Try to understand the attorney’s level of communication and availability.You want an attorney you can talk to, and someone who will be available when you need help. If you are considering someone who works with a larger firm, you are likely to have a higher level of communication, because if your attorney is not available, someone else may be able to help you.
Finalizing Your Selection
Research the firm or attorney’s discipline record.It is important to find out that any attorney you are considering is in good standing with the bar association. Attorneys can be punished by their state for a variety of things. Some are minor, like being delinquent in paying dues, and some are major and result in losing their license to practice law.
- The legal research site Findlaw.com has a handy reference that links to each state to help you check your prospective attorney’s discipline record.
Check out the Martindale-Hubbell rating for any firm you are considering.Martindale-Hubbell is a publisher that administers a peer review rating system of attorneys and law firms. Their rating system includes a combination of an ethical rating and a legal ability rating. A rating of “AV” is the highest rating a law firm or individual lawyer can earn. This rating is based on the opinions of peers and judges and gives you a good indication of the legal ability, reputation, and ethics of a particular law firm.
Ask to speak with one or more satisfied clients.An experienced attorney should be able to put you in touch with prior clients whom he or she has represented, so you can talk with them. Find out from them what the experience was like and how satisfied they were with the attorney.
- It is more common to speak with references for civil representation rather than criminal. However, if the attorney is good, he or she will have had some positive results, and those clients may be willing to speak with you.
- Some counties have online dockets or a public records terminal. If this is the case where you are, you may be able to search by the attorney's name and see what kind of cases he or she has handled.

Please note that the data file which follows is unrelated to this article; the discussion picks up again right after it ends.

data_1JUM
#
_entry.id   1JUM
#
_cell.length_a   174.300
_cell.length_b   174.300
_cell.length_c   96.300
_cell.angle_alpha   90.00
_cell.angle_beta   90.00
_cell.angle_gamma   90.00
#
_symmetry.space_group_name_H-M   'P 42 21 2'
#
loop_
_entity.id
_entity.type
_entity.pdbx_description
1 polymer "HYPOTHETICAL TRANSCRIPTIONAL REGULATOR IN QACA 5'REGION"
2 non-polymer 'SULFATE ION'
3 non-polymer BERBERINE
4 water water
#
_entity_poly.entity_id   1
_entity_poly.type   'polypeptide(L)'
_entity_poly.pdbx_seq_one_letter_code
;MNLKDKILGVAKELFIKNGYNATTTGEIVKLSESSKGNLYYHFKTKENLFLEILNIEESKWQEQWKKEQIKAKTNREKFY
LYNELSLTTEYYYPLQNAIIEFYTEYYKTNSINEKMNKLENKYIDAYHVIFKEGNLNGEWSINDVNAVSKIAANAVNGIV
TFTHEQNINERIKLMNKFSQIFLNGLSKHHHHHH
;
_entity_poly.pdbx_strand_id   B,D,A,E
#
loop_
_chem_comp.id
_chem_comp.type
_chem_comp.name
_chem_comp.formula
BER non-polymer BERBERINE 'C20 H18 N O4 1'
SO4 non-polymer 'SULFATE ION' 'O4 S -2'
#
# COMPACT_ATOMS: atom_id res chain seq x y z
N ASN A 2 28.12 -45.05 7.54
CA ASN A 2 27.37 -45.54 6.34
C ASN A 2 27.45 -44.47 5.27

Search the attorney’s history online.You can also conduct online searches of both the attorney and client names to find records, written court opinions, and newspaper articles. If the attorney handled any matters that became of public interest, you may find stories or articles that will give you some insight into his or her experience.
- Perform an online search of the attorney's name along with words like "review," "complaint," or something similar. These searches can lead you to online complaint sites, blogs, and forums, where you may learn more about the attorney. Just realize that what you read on these sites are rarely substantiated, and your opinion may be different than someone else’s.
Base your decision on the level of the charges against you.If you are charged with a serious felony, it becomes important to ask about trial experience. The vast majority of cases are handled by plea agreement. In lower level cases you want a shrewd negotiator who has a good relationship with the prosecutor. If incarceration is a serious possibility because of the level of the crime or your history, you need a trial specialist. Ask about the number of trials the attorney has conducted, the types of charges, and the outcomes.
Review your retainer agreement.After you make the final selection, the attorney should send you a retainer agreement. This may be in the form of a letter, or it may be a more thorough contract. When you receive it, read it over carefully and make sure that you understand it.
- Check to see the amount of retainer that you are required to pay, and make sure you know where that money is coming from.
- See if the attorney’s stated fee includes taking your case to trial, if necessary. Some attorneys may quote you a range for their fee, but then going to trial may cost extra. You need to understand how much you are paying, and what it covers.
- Look for extra costs for experts. Your case may not need an expert witness. But if it does, you should find out in the beginning what that will cost you. Find out if that is a cost that you will be expected to pay, or if that is something that the attorney includes in his representation of you.
Video: What Is The Best Way To Pick A Criminal Defense Attorney